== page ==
‘We realise we’re one of a number of companies integrating new technology in to traditional vending, but I think we have a u.s.p. in the way we’re marrying the best in technology together with very strong branding and a compelling offer of snacks and drink products.

Mother‘We’ve been careful not to concentrate purely on ‘healthier’ products. The term doesn’t really work in my view, because it’s so subjective, so instead, we prefer to give customers information, for instance if a product is low in fat, is high in protein, or is high fibre. By making it easy to access this information and by providing a complete spectrum of configurations, we can tailor menus to match the exact requirements of any client. However, recalling my own experience as a user, we’re always careful to ensure that a wide range of healthier products, for want of a better term, is available to consumers.’

Those consumers will never have to root around for coins: Mother has been fully cashless since Day One. ‘We may have lost out on some business initially as a consequence, but since then there’s been exponential growth in cashless in all walks of life so these days, it’s no longer an issue.’

In the medium term, Phil envisages that Mother will come to be seen as part and parcel of the vending community. He is considering coming into the fold by joining the AVA and / or any trade groups that may be appropriate. ‘For the first couple of years we’ve not integrated that much, so maybe we’ve been seen as the odd balls of the industry. Having said that, because we’ve come in from the cold, we’ve had to rely on the fantastic help and guidance of industry veterans. We don’t have that experience in house and they’ve given us a whole heap of advice, for instance in logistics and operations. As we roll out from the South East across the UK, though, integrating in some shape or form with other companies in the industry will certainly be on the agenda.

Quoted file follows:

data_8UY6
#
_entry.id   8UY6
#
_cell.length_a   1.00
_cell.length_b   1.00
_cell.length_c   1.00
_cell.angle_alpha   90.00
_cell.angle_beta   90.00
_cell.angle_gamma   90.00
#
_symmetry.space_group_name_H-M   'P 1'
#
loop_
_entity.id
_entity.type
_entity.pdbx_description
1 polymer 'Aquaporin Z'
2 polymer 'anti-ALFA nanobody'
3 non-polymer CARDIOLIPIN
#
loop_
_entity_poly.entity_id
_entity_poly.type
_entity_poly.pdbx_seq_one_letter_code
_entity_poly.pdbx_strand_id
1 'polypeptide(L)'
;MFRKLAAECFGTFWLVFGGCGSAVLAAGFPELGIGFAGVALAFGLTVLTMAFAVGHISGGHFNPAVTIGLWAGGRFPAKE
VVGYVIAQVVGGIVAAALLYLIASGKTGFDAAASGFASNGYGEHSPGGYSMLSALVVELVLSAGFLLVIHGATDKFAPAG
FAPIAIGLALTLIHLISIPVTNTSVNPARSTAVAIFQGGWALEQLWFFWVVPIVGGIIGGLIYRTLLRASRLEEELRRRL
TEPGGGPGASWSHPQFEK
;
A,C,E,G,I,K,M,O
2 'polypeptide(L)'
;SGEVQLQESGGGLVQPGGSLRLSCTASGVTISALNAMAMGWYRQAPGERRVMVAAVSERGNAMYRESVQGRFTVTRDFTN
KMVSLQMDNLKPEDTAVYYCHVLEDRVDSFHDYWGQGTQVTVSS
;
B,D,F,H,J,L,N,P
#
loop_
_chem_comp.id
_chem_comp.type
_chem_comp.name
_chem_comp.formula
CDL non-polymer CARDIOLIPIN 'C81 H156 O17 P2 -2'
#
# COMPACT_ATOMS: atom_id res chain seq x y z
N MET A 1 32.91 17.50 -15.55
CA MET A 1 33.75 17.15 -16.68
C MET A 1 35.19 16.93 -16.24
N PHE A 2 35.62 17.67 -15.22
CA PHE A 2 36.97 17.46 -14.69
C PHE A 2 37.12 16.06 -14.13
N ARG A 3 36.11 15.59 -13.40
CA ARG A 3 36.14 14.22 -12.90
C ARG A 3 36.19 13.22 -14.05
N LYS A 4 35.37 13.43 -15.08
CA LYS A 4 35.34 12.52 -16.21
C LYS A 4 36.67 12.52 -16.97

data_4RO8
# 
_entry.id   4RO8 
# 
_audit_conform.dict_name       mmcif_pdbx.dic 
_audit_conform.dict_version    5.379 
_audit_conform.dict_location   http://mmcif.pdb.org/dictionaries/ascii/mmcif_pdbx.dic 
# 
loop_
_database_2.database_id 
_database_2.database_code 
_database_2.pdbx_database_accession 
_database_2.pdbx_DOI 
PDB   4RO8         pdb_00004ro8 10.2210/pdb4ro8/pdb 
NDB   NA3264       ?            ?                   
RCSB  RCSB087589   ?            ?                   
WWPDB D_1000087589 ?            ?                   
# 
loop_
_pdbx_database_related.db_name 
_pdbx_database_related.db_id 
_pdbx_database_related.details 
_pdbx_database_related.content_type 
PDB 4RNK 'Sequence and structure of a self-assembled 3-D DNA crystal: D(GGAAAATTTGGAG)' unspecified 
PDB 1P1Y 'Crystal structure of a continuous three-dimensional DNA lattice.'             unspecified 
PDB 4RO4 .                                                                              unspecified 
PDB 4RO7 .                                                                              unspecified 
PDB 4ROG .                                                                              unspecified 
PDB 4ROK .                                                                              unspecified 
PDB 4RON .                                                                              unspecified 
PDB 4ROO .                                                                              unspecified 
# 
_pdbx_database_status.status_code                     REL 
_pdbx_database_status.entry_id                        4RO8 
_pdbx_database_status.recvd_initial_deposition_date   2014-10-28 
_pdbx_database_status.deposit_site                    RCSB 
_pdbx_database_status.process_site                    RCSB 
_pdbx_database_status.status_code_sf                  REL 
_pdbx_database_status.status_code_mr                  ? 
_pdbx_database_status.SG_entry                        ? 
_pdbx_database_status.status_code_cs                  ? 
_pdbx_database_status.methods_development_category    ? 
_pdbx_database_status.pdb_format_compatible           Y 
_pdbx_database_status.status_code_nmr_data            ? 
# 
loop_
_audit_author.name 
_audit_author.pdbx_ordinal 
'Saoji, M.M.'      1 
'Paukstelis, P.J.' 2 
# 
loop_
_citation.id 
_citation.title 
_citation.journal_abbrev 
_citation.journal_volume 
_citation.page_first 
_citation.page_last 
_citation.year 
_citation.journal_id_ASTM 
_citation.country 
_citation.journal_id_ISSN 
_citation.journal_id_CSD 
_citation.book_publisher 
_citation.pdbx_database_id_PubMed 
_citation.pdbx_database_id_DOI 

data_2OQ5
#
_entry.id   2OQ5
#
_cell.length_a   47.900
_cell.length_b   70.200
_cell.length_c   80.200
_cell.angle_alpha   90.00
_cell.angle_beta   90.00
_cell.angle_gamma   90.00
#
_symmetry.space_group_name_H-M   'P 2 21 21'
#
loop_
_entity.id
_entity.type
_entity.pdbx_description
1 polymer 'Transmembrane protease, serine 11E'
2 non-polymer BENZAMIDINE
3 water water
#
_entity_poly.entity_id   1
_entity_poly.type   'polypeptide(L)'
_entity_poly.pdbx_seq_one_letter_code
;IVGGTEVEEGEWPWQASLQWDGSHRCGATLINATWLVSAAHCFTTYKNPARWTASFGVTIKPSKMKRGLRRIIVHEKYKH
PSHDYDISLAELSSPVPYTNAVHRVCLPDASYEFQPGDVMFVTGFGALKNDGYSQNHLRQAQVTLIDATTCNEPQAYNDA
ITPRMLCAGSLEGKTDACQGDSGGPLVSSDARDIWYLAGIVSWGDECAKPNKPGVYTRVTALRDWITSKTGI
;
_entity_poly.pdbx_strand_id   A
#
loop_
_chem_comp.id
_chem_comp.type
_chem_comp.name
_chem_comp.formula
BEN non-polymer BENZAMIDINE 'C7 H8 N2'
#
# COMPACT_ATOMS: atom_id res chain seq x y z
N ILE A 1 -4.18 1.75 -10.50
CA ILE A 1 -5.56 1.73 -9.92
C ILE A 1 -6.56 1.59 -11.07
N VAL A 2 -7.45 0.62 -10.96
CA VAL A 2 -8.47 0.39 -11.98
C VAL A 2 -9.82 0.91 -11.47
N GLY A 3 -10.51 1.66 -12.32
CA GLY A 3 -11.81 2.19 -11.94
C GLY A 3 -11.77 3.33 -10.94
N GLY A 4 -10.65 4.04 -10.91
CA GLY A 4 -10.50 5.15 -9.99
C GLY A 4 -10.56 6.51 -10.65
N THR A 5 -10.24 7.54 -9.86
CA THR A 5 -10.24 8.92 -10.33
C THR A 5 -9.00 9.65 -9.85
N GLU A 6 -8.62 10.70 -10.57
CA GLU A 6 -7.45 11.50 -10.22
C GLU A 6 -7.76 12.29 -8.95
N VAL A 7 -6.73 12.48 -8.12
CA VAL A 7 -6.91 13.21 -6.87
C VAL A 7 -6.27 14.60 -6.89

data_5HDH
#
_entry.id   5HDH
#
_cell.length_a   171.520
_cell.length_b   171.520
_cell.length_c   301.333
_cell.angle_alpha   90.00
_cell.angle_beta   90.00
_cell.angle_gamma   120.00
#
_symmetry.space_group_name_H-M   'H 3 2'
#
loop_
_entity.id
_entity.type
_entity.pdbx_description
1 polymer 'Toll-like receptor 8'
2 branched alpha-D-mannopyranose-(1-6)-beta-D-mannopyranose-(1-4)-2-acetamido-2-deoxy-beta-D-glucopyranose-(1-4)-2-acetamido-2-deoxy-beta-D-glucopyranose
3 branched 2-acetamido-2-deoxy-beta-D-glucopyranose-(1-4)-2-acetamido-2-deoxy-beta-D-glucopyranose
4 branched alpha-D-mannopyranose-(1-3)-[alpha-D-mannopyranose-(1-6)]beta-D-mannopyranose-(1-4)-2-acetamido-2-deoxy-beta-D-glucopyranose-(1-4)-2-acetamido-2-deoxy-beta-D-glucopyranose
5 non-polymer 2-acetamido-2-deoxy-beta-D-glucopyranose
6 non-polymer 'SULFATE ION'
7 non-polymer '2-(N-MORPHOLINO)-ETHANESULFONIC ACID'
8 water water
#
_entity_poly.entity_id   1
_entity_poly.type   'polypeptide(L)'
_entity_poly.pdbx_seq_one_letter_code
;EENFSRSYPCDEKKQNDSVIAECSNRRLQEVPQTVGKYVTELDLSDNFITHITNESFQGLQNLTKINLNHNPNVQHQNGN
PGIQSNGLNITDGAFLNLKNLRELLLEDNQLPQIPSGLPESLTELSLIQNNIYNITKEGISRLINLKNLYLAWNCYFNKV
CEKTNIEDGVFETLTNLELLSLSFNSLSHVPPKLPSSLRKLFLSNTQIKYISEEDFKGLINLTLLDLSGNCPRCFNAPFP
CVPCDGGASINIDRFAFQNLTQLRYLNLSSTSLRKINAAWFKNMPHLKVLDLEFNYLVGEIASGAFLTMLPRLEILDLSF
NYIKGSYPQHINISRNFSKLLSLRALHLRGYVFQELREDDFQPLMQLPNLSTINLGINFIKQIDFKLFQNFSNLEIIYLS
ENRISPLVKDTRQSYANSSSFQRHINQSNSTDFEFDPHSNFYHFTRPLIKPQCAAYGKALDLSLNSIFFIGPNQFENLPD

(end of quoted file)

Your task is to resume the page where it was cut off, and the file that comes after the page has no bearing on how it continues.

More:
‘By the end of Q3, our machines will be installed in around 100 sites in London and the South East and as the roll out begins we’ll be talking to potential partners about making sure it’s a huge success.’

The Mother of all successes, maybe?

The Planet Vending & OCS archive of ‘Vending Insight’ articles is HERE

 

 

 

About the author

The Editor

Planet Vending’s Editor is Ian Reynolds-Young and it’s Ian’s unique writing talent that has made PV what it is today – the best read (red) vending blog in the world, and vending’s best read (reed). Ian ‘tripped and fell into vending’, in the capacity of PR executive, before launching a specialist agency, ‘reynoldscopy’, dedicated to the UK Vending business. The company continues to represent the interests of many of the sector’s leading brands.

‘It’s all about telling stories’, he says. ‘We want to make every visit to PV a rewarding experience. By celebrating the achievements of the UK’s operating companies, we’re on a mission to debunk the idea that vending is retailing’s poor relation.’